How Covid Time Unlocks Career Options

Examples of what you enjoy about cooking can reveal natural strengths and motivations that can unlock career choices.

Do you have time on your hands now that you’re social distancing, or working from home, or collecting a benefit?  What do you do with that discretionary time?  Many people gravitate to their favourite hobbies or interests or explore new ones.

These activities often reveal a lot about your natural talents and motivations, and the kind of work you might be best suited for, excel in, and be rewarded accordingly.

Let me give you an example.  With so many of us at home, we know that more people are learning to cook or re-discovering their love of cooking.  That doesn’t mean you should rush off to be a chef or short order cook (even if you could find a restaurant that was open!)

It’s a simple enough activity…but it often reveals natural talents or hidden strengths that can open the door to new career opportunities!

By closely examining what it is that you truly enjoy about cooking, the thing or things that come easily to you or give you great satisfaction provide clues to your motivational pattern.

Over the years, I have seen the following talents and motivations appear in the stories of clients and what they truly love about cooking:

– “I will think about some new ideas about food and come up with new recipes.”  This knack for coming up with new recipes might reveal a natural talent for innovation for designing or developing and giving shape to new ideas.

– “I never follow a recipe but always use what’s available in my kitchen.”  This might be a reasoning talent for combining, mixing, harmonizing, or integrating—bringing together diverse parts or elements to form a new whole.

– “I have all the tools and equipment in my kitchen, everything ready at hand, clean, and ready to go.”  The inclination might show a talent for ordering one’s personal space, for sensing the most efficient positioning of materials for easy retrieval, and for maintaining things in their proper place (but does not necessarily include the ability to order space for others).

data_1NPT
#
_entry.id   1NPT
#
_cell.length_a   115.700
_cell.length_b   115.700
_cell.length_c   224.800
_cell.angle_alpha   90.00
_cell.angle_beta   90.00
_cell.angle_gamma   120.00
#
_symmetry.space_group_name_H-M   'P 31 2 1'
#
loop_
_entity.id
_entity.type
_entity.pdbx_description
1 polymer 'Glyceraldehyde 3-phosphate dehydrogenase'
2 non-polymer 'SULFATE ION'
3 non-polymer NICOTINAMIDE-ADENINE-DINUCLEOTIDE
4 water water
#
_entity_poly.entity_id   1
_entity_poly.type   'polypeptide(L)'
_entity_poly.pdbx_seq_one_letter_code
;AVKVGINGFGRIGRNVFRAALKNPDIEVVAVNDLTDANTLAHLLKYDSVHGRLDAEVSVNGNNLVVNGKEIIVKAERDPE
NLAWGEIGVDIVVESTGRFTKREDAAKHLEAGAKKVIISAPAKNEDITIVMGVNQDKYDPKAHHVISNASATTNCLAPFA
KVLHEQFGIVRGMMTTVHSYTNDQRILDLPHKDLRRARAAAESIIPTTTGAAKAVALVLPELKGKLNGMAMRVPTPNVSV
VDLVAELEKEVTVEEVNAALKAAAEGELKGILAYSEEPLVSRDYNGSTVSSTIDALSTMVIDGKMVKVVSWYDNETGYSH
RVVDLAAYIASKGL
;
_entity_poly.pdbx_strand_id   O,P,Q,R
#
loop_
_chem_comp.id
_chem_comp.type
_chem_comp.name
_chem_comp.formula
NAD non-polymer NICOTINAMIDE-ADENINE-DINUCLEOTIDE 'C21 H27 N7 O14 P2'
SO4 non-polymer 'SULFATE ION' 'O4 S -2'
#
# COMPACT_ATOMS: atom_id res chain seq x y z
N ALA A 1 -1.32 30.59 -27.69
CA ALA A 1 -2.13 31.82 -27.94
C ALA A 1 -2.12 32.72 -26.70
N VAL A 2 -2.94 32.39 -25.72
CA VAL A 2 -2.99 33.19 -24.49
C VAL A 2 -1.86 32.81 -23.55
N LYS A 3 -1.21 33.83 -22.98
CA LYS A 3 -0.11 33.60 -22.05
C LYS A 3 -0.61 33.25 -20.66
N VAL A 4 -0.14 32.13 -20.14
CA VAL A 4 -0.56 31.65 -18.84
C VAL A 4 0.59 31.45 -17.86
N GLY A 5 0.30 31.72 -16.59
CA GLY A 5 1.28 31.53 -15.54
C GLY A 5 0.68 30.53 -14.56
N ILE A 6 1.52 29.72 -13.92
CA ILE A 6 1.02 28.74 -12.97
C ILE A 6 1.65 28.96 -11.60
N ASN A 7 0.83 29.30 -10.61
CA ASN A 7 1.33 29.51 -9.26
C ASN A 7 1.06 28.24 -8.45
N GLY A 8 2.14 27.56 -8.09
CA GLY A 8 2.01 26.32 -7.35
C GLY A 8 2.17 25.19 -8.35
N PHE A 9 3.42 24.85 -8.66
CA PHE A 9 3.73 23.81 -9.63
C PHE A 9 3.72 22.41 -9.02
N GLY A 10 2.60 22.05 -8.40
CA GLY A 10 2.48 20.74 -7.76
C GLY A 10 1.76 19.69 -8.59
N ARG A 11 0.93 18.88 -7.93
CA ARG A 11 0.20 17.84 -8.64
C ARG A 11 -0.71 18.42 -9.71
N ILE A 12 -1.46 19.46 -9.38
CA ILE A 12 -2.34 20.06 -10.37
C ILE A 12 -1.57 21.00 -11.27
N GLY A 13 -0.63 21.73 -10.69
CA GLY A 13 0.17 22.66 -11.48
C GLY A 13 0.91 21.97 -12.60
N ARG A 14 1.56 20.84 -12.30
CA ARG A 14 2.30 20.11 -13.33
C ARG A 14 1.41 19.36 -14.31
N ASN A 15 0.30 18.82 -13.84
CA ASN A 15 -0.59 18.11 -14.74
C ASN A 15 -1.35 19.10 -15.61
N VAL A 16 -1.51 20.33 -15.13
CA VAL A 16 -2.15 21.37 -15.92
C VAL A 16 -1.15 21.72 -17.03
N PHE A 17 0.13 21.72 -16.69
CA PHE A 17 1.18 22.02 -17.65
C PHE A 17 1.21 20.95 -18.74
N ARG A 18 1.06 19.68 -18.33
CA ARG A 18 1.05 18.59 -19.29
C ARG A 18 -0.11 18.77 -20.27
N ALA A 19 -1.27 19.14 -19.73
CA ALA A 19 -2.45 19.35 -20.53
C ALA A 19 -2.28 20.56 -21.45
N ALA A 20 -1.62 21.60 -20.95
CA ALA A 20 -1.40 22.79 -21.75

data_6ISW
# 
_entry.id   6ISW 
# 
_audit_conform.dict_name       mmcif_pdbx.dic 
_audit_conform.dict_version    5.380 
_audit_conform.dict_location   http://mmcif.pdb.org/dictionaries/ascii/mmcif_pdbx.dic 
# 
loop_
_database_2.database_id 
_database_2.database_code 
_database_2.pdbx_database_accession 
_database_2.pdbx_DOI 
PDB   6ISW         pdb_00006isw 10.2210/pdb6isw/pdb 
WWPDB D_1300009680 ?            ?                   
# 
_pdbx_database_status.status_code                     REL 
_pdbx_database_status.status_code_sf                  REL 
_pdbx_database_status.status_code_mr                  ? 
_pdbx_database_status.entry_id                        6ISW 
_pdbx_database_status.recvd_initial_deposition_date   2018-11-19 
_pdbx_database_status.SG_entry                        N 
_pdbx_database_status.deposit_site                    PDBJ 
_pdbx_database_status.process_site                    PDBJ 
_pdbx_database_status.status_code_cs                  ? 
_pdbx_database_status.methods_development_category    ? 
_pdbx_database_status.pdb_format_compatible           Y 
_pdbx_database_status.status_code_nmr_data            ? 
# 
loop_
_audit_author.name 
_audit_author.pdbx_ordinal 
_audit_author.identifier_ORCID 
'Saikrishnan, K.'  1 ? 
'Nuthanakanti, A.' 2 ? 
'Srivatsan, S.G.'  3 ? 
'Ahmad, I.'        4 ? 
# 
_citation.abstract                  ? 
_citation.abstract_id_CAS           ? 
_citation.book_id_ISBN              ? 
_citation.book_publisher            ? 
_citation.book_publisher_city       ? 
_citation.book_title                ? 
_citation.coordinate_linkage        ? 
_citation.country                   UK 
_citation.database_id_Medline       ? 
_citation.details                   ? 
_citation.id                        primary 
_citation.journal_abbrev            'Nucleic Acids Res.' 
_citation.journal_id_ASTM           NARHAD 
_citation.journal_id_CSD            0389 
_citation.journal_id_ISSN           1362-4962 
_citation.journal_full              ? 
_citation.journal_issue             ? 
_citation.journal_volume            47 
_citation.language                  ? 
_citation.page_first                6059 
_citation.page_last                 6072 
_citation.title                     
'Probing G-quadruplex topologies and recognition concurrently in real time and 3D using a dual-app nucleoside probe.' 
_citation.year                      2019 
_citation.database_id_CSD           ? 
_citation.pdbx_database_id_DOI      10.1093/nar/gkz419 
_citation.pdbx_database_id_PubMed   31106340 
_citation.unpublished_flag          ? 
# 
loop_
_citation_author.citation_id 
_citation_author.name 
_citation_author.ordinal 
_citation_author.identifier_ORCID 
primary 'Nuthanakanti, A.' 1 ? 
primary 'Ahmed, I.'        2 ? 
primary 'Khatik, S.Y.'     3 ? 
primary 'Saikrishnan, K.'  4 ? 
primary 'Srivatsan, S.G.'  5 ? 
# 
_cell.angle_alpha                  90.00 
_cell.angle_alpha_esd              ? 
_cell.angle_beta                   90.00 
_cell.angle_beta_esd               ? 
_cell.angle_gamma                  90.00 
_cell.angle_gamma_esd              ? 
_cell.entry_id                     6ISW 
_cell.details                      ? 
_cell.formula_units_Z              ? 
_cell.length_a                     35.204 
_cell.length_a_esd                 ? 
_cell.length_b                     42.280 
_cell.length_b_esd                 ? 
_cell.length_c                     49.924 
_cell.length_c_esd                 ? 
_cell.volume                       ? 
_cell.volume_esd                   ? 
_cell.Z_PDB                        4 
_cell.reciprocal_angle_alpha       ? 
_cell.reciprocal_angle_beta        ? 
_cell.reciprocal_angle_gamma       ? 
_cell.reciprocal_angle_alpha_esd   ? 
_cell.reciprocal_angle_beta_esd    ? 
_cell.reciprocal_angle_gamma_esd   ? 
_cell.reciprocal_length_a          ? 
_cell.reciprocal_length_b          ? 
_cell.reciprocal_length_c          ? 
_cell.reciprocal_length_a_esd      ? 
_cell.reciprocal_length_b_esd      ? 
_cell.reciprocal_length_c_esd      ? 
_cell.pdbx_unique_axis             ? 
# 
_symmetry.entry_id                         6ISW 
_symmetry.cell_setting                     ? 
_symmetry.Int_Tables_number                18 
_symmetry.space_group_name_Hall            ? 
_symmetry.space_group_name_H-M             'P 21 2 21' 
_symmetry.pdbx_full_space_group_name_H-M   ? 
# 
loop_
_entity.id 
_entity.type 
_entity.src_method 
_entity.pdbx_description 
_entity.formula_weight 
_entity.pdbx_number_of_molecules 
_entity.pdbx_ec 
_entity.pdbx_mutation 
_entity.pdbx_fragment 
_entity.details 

– “I like cooking but not for myself.  What I really enjoy is the presentation of the food to my family or a group of people, that’s what I enjoy most.”  This might reveal a person’s preference to work with Sensory subject matter in a visual manner in order to create a space where s/he feels comfortable socializing with a familiar group of people.

– “I like cooking but baking is what I really enjoy, especially decorating my cakes and sweets.”  This person may have a understanding how objects and shapes affect people’s moods and feelings, like someone adept at sculpting in wood, clay or stone objects, or an architect or UI/UX designer.

I want to be clear:  one of these talents by itself may not mean much unless it is viewed in the context of a bigger picture, i.e. your total motivational pattern. If you have a particular talent or motivation, it will show up in many of your enjoyable activities–both at work and home–and it will be linked to other elements in the motivational pattern, such as their natural talents, preferred subject matter, natural way of relating with others, the situations that motivate them and what it is they are trying to accomplish when they do what they enjoy most and do best.

So…if you find yourself with time on your hands and gravitating to certain activities that you might think are quite ordinary or mundane but truly enjoy—such as gardening, photography, needlework, car repair, word games, collecting things, rearranging home furniture, budgeting, gaming, electronic kits, model building*—you are using some of your motivational pattern.

Furthermore, if you want to know how these talents and motivations might help you develop your career in certain directions, use a simple career assessment process like my JobJoy Story assessment tool to help you identify and define your motivational pattern.

*If you’d like a list of a 100+ hobbies and interests that you might’ve forgotten how much you enjoy, email me and I’ll send it to you.

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